Africa mismanaged its development ways

This article appeared originally in Gulf News: link to original article

Africa imports $40 billion (Dh146.8 billion) worth of food every year. How is that even normal? Actually, how is that normal for a continent that was a net exporter of food only a few decades ago?

One would normally presume that African countries must be quite rich in agricultural land, explaining why countries are crowding into grabbing land there and investing in an underdeveloped sector. That does not seem to be the case, and Africa is far from escaping poverty and its debt trap.

Though one thing does stand the factual test, which is that Africa does possess significant amount of untapped agricultural land among other resources that are underutilised or, for one reason or another, are not allowed to prosper.

While its agriculture sector – and food production – is one example of Africa’s downfalls, it is nevertheless essential for a continent that seems stuck in a developing stage.

Countries such as Sudan with hydrocarbons and other natural resources gave up economic diversification, including into agriculture, as soon as petro and other dollars started flowing in.

Others like Sierra Leone are over-dependent on agriculture, with countries like Tunisia and Morocco exporting highly-valued commodities, including olives, coffee beans, fruits and vegetables. Kenya focuses on non-consumable exports like flowers.

That, along with ineffective domestic economic policies, has forced the continent into stagnant incomes and persistent poverty, which in turn has caught governments in a malicious debt cycle.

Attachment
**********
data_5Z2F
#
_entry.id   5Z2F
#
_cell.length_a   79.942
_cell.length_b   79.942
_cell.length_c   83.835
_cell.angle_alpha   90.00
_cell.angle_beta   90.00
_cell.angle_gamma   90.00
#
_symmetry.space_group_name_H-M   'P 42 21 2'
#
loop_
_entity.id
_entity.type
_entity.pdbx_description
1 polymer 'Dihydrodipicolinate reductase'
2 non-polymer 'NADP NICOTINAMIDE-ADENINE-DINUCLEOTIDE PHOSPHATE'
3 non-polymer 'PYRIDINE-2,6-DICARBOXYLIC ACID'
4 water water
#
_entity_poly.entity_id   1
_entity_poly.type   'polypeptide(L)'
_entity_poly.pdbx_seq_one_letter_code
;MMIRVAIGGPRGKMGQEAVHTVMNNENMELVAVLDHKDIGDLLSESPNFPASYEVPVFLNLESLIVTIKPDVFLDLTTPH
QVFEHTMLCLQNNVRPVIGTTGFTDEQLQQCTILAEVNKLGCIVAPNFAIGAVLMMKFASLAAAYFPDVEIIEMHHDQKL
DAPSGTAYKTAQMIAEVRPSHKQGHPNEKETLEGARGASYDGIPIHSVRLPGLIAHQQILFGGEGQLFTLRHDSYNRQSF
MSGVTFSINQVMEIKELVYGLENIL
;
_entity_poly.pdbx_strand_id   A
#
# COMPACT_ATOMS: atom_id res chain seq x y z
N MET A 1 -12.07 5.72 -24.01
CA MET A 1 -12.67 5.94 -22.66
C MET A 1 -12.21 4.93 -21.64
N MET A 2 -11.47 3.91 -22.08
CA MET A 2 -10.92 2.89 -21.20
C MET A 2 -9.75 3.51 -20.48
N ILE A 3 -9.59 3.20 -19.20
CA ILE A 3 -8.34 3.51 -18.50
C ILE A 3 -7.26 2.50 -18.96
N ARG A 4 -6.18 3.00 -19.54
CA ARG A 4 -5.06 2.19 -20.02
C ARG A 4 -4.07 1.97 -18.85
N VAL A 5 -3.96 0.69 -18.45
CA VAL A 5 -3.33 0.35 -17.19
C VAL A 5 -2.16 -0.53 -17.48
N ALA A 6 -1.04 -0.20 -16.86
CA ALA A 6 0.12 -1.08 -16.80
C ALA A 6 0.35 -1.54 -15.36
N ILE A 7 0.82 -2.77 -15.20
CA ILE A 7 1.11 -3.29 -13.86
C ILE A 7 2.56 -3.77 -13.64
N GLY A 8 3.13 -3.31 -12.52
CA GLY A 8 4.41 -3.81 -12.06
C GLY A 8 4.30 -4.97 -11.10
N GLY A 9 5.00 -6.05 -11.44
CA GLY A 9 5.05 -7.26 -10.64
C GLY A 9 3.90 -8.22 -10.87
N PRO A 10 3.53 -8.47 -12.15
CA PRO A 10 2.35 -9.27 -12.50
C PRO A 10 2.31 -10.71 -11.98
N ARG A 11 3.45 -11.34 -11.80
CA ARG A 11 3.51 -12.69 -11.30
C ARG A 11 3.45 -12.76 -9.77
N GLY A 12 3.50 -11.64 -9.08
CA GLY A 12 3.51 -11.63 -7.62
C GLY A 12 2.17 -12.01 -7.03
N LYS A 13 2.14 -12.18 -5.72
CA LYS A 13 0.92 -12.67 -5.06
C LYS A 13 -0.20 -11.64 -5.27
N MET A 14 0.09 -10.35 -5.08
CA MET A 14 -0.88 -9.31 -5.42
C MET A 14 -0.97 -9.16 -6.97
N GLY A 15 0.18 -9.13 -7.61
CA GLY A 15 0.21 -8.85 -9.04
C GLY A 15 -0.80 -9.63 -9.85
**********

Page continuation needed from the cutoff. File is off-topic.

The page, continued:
In this op-ed, selected root causes of poverty in Africa will be discussed as well as their association with the debt cycle that African countries find themselves trapped in. To simplify matters, the term “African countries” will be used though it doesn’t refer to all on the continent.

Many identify the 2007-08 hike in food prices as the one that destructed livelihoods and set countries back in terms of their food security and their citizens’ incomes. But that’s not true. In the early 1970s, a much worse hike in food prices was more detrimental in undermining individuals’ incomes and countries’ food security.

Not only that, it was at that time when many farmers in Africa were put out of business when their commodities were kept out of certain markets, and where food aid switched countries from producers and exporters to net importers and consumers.

An over-reliance on a specific sector to drive economic growth is a problem, but not necessarily a bad one. The problem with the latter countries, for instance, is that such over-reliance is in itself creating another issue.

Agriculture being significant for citizens’ incomes gets diluted when food prices go up for both farmers and non-farmers. For non-farmers, it curbs their purchasing power and limits their access to food, leading to a vicious cycle of undernourishment, stunting of high growth, increased rates of poverty, and so on.